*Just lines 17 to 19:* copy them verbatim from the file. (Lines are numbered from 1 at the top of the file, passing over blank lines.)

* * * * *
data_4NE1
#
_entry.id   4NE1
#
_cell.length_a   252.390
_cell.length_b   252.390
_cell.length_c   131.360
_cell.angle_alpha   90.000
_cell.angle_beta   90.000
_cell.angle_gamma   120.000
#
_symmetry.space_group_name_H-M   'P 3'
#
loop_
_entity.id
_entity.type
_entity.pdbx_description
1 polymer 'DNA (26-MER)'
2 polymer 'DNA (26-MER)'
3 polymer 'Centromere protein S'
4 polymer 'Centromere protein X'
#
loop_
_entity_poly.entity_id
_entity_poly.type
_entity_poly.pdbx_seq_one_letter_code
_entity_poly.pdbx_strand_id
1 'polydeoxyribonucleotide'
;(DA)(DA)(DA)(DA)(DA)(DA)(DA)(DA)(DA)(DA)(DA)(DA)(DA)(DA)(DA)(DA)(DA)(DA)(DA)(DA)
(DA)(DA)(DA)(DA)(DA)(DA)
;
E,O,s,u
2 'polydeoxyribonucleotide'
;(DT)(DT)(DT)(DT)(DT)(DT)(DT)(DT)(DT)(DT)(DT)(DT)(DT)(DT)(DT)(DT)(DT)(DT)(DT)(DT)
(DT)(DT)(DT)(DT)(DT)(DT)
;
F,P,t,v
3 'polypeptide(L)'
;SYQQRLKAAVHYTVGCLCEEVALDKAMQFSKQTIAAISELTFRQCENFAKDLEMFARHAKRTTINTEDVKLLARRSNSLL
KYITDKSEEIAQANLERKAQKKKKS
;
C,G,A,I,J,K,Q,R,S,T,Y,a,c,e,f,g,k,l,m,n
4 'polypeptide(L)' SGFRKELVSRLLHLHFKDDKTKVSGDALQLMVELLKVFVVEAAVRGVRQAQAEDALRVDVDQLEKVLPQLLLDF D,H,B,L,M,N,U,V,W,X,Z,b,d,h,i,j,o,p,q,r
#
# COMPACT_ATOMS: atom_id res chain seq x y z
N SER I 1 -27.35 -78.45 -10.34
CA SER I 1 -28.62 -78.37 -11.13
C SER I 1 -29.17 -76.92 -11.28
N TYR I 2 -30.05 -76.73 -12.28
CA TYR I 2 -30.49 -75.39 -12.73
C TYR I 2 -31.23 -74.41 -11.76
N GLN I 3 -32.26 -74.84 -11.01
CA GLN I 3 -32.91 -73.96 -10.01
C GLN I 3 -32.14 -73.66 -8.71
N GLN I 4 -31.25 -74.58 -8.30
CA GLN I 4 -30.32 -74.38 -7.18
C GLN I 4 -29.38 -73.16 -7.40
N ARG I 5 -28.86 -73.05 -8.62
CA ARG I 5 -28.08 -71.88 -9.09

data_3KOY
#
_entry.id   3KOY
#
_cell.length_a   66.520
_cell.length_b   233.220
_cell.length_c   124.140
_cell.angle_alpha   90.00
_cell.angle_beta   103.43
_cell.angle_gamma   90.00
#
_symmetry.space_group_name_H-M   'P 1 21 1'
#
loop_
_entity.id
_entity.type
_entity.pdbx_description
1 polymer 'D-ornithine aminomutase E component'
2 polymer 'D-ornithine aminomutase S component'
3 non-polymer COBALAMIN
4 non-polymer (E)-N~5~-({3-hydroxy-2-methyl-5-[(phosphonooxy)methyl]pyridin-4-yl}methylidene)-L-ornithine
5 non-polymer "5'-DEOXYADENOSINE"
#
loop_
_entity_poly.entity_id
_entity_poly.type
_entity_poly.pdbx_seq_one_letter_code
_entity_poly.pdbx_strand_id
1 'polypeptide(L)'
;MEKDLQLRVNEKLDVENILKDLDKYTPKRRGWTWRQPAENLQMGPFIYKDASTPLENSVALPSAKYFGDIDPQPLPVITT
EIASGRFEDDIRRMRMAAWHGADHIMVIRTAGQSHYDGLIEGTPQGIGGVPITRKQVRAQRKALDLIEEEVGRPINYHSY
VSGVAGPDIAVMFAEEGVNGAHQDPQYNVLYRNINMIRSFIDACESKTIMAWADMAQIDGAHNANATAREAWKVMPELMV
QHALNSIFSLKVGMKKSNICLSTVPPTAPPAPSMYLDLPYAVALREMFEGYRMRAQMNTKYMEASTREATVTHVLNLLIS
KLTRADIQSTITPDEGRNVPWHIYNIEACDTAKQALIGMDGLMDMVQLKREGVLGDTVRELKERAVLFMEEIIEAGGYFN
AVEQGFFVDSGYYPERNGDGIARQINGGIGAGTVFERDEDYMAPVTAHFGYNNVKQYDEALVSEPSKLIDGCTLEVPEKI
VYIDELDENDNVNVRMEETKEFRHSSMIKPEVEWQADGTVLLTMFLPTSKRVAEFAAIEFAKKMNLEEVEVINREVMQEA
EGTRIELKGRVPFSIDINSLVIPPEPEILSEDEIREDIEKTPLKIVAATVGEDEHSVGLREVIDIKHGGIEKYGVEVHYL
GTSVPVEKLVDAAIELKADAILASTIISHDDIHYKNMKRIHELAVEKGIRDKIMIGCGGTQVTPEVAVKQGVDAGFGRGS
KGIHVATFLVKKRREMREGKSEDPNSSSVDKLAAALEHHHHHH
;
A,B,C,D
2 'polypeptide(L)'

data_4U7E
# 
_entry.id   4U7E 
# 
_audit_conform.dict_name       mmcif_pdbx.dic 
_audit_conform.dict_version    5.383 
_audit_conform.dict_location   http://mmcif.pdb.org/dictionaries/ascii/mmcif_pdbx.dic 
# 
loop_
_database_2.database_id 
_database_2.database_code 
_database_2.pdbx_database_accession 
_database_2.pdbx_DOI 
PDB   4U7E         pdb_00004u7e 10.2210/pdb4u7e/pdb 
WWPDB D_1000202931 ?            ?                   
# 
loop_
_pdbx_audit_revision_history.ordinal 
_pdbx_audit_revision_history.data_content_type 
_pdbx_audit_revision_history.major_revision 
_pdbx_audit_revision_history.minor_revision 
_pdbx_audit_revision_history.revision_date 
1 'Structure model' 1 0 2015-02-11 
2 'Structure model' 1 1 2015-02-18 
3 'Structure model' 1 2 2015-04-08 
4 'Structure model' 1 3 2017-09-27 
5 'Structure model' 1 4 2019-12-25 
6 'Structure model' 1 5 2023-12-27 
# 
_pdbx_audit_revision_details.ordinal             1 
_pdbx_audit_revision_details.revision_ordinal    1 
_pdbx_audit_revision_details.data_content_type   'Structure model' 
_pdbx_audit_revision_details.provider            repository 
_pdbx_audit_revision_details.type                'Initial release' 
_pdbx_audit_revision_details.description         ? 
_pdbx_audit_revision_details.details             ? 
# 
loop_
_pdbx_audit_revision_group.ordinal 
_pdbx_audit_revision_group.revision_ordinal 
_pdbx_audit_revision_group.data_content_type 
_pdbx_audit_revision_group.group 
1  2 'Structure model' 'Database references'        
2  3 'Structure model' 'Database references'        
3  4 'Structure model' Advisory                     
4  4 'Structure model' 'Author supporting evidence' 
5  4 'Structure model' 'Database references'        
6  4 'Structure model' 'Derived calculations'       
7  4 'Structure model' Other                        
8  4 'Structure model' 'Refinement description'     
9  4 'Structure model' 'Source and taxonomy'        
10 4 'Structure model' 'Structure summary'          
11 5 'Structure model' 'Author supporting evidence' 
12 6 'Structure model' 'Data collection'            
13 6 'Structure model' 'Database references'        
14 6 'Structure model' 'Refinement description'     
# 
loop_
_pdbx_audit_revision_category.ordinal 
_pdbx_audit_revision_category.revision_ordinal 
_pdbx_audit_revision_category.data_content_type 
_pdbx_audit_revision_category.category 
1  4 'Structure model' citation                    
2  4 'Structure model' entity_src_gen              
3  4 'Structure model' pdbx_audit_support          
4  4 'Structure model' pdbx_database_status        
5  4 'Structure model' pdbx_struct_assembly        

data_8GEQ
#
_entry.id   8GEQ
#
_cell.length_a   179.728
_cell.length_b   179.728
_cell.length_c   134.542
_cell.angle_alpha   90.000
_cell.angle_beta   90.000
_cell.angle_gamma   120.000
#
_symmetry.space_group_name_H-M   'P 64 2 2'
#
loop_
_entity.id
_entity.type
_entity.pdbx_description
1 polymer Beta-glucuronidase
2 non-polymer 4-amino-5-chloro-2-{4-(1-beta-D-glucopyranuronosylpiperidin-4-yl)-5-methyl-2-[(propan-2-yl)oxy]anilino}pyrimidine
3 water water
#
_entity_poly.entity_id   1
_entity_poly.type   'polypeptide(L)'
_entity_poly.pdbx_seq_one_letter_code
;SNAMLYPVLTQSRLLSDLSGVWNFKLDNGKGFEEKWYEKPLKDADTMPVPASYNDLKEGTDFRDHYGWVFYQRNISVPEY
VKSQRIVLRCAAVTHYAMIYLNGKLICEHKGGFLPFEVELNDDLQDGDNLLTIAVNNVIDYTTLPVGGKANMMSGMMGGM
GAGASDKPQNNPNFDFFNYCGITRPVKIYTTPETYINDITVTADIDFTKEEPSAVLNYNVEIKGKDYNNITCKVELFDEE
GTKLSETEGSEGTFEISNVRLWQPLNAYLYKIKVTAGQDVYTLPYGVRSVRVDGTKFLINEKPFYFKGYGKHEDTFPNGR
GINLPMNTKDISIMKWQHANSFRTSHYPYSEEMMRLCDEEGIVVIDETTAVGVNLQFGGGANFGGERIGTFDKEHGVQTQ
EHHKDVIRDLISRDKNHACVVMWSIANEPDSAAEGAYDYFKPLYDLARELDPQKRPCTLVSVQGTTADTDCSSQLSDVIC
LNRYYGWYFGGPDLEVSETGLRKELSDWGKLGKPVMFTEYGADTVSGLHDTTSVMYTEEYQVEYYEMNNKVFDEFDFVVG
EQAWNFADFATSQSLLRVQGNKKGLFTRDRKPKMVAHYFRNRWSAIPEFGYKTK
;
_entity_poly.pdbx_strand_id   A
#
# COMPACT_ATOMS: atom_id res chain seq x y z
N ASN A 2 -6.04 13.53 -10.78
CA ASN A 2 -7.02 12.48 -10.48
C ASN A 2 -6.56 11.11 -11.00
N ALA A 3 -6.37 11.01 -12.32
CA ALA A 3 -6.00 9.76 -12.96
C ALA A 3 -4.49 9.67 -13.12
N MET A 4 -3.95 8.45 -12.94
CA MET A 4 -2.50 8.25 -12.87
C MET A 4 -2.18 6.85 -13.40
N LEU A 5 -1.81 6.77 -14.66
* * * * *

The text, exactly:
_entity.pdbx_description
1 polymer 'DNA (26-MER)'
2 polymer 'DNA (26-MER)'